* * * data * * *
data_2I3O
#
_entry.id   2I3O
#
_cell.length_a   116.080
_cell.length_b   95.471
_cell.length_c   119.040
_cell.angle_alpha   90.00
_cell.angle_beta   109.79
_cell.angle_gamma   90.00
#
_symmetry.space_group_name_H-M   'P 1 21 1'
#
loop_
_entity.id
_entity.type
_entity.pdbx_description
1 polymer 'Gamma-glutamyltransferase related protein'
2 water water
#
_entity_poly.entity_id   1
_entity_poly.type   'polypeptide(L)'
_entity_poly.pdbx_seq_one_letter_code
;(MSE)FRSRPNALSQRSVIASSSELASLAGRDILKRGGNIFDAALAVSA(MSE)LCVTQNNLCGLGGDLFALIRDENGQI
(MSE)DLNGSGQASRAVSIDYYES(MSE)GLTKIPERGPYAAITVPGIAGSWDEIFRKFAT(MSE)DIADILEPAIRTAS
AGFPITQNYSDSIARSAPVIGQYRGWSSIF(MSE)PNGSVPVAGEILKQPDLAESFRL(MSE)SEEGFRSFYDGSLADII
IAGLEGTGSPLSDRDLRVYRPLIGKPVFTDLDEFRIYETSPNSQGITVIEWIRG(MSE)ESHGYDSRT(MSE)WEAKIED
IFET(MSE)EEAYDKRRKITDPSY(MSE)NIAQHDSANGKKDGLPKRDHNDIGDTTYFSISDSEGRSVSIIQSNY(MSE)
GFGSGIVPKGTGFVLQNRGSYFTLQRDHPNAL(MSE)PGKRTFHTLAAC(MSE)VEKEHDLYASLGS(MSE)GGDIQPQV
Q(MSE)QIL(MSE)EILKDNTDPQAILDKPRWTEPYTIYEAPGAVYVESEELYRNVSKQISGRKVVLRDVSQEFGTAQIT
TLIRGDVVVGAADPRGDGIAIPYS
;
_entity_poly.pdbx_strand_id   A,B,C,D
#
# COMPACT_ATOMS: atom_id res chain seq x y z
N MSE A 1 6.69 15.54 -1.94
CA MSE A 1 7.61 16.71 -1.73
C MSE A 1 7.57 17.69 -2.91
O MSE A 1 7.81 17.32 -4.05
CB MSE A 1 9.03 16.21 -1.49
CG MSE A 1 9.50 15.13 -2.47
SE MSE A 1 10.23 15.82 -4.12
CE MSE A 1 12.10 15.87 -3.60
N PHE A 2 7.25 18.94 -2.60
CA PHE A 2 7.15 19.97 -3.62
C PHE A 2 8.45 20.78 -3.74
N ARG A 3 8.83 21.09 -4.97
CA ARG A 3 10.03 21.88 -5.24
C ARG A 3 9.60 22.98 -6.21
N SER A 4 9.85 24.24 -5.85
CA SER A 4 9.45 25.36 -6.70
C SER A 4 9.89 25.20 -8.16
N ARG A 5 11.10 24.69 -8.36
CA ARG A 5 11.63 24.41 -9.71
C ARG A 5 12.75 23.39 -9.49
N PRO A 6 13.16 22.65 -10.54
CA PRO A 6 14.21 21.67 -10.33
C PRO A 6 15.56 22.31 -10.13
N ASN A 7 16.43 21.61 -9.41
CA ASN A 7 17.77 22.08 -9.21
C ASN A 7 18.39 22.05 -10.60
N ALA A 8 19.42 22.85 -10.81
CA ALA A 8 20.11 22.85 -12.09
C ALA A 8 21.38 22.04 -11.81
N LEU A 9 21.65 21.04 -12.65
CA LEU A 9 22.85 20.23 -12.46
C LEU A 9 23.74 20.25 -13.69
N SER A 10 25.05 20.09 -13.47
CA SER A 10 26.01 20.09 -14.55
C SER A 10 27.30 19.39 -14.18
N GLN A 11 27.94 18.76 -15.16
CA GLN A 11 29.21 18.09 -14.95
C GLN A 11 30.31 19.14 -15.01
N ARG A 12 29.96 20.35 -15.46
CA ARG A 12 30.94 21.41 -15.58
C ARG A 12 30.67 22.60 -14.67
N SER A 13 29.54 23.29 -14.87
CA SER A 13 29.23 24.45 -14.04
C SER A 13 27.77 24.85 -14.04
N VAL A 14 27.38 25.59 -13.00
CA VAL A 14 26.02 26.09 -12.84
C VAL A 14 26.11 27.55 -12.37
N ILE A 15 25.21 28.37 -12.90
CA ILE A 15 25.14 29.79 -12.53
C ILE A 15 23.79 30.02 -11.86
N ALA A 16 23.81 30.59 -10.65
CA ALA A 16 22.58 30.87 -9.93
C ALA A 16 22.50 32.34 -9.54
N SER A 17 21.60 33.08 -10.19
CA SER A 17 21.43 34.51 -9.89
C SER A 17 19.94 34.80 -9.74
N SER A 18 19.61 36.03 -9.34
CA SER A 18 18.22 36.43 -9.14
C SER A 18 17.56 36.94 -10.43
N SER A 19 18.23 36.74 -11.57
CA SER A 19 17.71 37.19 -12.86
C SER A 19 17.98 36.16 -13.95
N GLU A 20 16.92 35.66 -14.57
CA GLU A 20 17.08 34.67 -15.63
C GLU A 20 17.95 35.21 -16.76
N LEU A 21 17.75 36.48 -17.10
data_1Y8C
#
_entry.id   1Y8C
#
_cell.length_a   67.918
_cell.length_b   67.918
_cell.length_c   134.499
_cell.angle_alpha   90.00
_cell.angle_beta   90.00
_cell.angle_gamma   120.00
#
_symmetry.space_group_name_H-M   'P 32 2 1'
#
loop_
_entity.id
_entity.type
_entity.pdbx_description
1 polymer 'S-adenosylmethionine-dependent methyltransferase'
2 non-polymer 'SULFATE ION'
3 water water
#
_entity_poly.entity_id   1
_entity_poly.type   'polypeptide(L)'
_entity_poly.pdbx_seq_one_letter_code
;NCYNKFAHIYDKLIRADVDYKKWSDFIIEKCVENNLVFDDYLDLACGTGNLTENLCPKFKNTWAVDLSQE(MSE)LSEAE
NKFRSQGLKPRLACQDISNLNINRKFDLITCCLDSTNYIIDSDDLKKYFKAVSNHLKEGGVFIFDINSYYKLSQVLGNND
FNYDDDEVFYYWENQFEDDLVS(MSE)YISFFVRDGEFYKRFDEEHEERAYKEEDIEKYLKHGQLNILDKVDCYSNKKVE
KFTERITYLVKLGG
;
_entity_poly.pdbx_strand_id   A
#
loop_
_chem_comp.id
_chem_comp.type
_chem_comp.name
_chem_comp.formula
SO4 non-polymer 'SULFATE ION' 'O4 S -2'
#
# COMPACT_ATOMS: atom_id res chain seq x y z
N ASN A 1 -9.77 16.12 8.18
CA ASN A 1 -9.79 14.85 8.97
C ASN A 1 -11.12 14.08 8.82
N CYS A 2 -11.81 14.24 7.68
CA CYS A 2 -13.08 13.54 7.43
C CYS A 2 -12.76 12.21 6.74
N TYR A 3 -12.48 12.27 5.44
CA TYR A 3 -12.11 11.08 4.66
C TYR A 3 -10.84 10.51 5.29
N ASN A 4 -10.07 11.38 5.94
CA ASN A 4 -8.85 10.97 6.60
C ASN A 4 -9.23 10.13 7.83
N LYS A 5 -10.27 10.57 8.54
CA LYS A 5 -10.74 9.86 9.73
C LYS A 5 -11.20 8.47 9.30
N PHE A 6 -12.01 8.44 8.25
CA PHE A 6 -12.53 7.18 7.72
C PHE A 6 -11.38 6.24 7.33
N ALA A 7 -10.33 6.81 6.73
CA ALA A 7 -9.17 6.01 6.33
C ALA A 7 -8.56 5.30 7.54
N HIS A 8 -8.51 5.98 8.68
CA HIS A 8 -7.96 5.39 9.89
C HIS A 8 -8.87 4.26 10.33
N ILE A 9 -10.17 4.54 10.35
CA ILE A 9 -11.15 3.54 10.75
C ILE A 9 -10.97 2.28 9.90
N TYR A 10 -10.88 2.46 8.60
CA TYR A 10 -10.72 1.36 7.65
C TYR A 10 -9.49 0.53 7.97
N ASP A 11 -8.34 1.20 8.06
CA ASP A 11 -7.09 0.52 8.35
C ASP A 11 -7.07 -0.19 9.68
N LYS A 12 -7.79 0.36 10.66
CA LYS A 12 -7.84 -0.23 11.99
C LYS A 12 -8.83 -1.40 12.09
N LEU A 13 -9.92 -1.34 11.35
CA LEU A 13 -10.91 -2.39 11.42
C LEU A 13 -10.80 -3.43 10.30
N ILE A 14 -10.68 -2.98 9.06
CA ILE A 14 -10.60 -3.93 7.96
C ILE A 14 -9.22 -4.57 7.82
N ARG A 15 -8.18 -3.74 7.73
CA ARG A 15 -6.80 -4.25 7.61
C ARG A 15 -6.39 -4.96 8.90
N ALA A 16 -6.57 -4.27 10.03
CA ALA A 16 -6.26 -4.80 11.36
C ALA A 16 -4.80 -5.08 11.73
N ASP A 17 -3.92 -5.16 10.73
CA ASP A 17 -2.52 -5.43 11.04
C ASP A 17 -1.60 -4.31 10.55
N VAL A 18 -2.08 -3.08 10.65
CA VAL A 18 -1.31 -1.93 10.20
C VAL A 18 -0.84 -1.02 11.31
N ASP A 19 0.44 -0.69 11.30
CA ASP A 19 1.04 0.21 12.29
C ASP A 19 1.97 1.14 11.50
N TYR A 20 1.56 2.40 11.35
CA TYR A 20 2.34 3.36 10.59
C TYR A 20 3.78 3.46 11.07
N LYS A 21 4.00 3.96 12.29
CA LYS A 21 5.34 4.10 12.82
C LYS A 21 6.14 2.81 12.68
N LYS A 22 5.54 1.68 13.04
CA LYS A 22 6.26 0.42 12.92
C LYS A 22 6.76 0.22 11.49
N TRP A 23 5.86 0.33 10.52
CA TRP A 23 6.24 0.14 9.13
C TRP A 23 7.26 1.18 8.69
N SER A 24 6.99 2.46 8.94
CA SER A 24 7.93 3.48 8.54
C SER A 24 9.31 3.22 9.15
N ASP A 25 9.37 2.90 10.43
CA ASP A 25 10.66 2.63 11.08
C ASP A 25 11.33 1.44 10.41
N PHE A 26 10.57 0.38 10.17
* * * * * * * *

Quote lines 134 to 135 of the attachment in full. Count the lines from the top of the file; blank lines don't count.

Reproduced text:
_chem_comp.id
_chem_comp.type